You've heard of bed bugs, but have you heard of face bugs? Yes. They do exist. New research suggests that even the most hygenic of us have face mites in our pores. And there's nothing wrong with that.
There are more than 48,000 species of mites and researchers have found two of those species living on human faces. Face mites are long cone shaped with stubby legs at one end. These tiny creatures are probably the animals with whom we spend most of our time.
The two identified species of mites are Demodex folliculorum and Demodex brevis. People over 18 years of age appear to host at least one Demodex species, suggesting that they are universal.
D. brevis is slightly shorter and rounder and spends most of its life inside a hair follicle sebum (oil) gland. D. folliculorum live more shallowly in the hair follicle and occasionally crawl about the skin at night.
A number of studies conclude that these mites reproduce in the pores. Neither species has an anus, so they are not excreting. They just store up the waste until they explode and die. After death, their grip relaxes and releases it onto the skin when it combines with our body oils.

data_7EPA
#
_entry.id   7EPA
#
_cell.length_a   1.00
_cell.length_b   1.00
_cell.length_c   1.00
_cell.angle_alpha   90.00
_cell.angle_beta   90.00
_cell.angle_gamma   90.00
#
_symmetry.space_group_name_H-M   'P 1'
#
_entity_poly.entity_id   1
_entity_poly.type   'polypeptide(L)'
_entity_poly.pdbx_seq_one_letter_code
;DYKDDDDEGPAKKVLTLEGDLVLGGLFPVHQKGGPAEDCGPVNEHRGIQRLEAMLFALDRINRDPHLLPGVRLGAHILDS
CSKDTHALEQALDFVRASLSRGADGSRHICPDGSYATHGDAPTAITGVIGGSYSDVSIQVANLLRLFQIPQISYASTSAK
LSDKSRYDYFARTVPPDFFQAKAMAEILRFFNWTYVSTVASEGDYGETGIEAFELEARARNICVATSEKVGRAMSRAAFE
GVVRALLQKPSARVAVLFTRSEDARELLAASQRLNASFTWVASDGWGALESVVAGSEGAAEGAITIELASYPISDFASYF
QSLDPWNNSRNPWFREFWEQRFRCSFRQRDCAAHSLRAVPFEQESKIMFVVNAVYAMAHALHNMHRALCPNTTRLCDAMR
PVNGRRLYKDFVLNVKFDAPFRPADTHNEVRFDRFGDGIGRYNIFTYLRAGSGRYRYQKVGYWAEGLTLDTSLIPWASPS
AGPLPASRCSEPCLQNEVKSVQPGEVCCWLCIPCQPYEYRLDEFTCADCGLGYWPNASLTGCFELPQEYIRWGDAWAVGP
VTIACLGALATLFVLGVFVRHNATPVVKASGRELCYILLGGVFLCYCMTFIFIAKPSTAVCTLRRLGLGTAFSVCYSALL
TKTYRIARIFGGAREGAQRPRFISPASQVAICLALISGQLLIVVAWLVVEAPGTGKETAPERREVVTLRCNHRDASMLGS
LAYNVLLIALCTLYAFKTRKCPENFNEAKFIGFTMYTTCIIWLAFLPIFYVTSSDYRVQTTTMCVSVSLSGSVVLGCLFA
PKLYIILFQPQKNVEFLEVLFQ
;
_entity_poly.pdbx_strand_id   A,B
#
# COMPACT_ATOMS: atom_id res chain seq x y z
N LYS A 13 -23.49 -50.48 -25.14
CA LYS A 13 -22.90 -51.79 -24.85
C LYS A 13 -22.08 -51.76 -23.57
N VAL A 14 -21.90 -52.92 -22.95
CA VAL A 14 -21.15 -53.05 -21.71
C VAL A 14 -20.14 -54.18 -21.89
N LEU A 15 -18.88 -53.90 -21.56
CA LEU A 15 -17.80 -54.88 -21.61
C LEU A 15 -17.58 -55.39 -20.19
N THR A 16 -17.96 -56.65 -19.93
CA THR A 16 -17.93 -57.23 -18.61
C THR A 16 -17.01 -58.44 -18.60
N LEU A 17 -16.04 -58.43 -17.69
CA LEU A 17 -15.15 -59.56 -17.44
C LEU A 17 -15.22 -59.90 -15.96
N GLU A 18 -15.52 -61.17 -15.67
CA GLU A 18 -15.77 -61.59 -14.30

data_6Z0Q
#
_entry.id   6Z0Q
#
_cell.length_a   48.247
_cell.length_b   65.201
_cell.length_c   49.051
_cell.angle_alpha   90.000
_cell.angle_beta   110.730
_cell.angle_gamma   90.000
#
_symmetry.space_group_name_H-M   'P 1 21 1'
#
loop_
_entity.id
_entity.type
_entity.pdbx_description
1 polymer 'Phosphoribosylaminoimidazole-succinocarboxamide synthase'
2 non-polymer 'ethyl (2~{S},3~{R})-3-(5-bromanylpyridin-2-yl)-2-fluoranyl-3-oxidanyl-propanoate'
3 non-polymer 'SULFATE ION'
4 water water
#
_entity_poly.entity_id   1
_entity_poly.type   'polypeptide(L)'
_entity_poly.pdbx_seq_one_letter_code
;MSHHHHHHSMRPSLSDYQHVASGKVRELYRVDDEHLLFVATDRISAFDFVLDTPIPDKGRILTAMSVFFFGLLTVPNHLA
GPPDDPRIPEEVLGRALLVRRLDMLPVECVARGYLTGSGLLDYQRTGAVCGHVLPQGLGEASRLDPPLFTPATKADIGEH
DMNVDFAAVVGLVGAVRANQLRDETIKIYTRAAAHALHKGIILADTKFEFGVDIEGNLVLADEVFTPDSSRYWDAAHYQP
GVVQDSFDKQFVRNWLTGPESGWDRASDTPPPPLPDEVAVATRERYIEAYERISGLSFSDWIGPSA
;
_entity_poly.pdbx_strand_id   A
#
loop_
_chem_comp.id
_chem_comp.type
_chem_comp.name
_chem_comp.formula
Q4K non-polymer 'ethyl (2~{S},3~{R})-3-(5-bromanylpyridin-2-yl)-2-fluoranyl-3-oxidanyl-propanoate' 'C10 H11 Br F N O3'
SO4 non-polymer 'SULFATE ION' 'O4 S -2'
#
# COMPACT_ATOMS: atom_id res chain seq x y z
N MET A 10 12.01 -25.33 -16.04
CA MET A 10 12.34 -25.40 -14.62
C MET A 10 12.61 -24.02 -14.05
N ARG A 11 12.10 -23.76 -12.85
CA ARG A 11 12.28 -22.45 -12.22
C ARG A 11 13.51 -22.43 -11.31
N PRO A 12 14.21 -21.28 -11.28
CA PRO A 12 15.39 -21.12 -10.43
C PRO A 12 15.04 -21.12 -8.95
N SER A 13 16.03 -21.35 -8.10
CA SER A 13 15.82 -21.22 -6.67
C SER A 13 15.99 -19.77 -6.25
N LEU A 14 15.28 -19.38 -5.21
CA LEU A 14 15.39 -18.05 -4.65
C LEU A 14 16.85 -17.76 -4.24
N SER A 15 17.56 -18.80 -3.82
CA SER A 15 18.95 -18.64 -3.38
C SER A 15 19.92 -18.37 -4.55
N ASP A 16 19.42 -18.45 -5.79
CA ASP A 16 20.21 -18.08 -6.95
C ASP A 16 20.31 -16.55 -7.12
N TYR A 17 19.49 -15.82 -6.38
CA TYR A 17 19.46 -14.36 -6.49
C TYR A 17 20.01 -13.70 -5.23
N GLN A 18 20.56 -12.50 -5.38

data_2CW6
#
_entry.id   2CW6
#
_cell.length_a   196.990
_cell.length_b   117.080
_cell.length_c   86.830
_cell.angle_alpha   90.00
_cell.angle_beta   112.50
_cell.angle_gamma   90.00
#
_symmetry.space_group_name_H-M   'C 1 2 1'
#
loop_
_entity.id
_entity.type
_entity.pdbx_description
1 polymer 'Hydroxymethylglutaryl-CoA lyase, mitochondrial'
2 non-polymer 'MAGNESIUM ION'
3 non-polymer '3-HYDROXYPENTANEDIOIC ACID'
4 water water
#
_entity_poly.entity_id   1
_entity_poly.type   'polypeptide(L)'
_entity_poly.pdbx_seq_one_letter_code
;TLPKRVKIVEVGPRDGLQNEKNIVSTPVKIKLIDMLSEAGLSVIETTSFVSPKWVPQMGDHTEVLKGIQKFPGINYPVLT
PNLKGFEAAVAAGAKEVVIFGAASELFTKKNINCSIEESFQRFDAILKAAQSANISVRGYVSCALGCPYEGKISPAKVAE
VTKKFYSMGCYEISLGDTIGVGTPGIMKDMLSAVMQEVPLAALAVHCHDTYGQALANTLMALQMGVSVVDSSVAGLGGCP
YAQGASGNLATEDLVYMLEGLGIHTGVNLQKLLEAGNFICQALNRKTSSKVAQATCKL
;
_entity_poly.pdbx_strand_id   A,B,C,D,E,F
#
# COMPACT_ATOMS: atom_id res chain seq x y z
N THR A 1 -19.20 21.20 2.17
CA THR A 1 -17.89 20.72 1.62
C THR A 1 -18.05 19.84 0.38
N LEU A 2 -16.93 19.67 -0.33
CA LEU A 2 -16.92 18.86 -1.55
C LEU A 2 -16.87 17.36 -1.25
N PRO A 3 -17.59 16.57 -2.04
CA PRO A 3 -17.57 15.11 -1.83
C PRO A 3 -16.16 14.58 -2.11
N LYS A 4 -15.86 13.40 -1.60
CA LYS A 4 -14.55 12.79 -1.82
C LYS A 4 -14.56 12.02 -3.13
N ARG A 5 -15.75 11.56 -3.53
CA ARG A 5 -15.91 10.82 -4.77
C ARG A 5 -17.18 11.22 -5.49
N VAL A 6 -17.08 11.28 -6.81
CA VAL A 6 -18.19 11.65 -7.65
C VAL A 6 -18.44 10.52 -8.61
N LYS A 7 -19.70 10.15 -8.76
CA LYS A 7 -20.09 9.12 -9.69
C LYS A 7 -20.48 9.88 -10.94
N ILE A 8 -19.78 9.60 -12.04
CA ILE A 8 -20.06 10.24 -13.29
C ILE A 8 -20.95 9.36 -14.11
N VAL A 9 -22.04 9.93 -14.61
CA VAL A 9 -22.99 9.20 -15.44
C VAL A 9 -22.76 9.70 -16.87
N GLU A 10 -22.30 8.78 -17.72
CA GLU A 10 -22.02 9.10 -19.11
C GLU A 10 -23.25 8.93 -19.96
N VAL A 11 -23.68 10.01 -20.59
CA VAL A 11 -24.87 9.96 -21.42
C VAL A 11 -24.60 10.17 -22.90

Study co-author Dr. Rob Dunn, a biologist at North Carolina State University said, "The surprise is that these mites seem to be on nearly all or even all adults, even though they are rare or maybe even entirely absent on younger people." And how they make their way onto our faces remains a "fundamental mystery," he added.
For the study a metal spatula was scraped along the noses and cheeks of 253 men and women to collect samples of their faces' microscopic ecosystem. The researchers then extracted DNA from the sebum which is the oily substance produced by the sebaceous. They found that every adult 18 years and above had DNA from mites on their skin. Tests on further people have also come up with the same 100 per cent result.
Study co-author Megan Thoemmes, a graduate student in biology at North Carolina State University said, "This research can certainly help us tell a compelling story of our own human history. The genetic diversity and structure we are seeing in the Demodex mites can help us to better understand how human populations have radiated around the world."
The study was published online in the journal PLOS ONE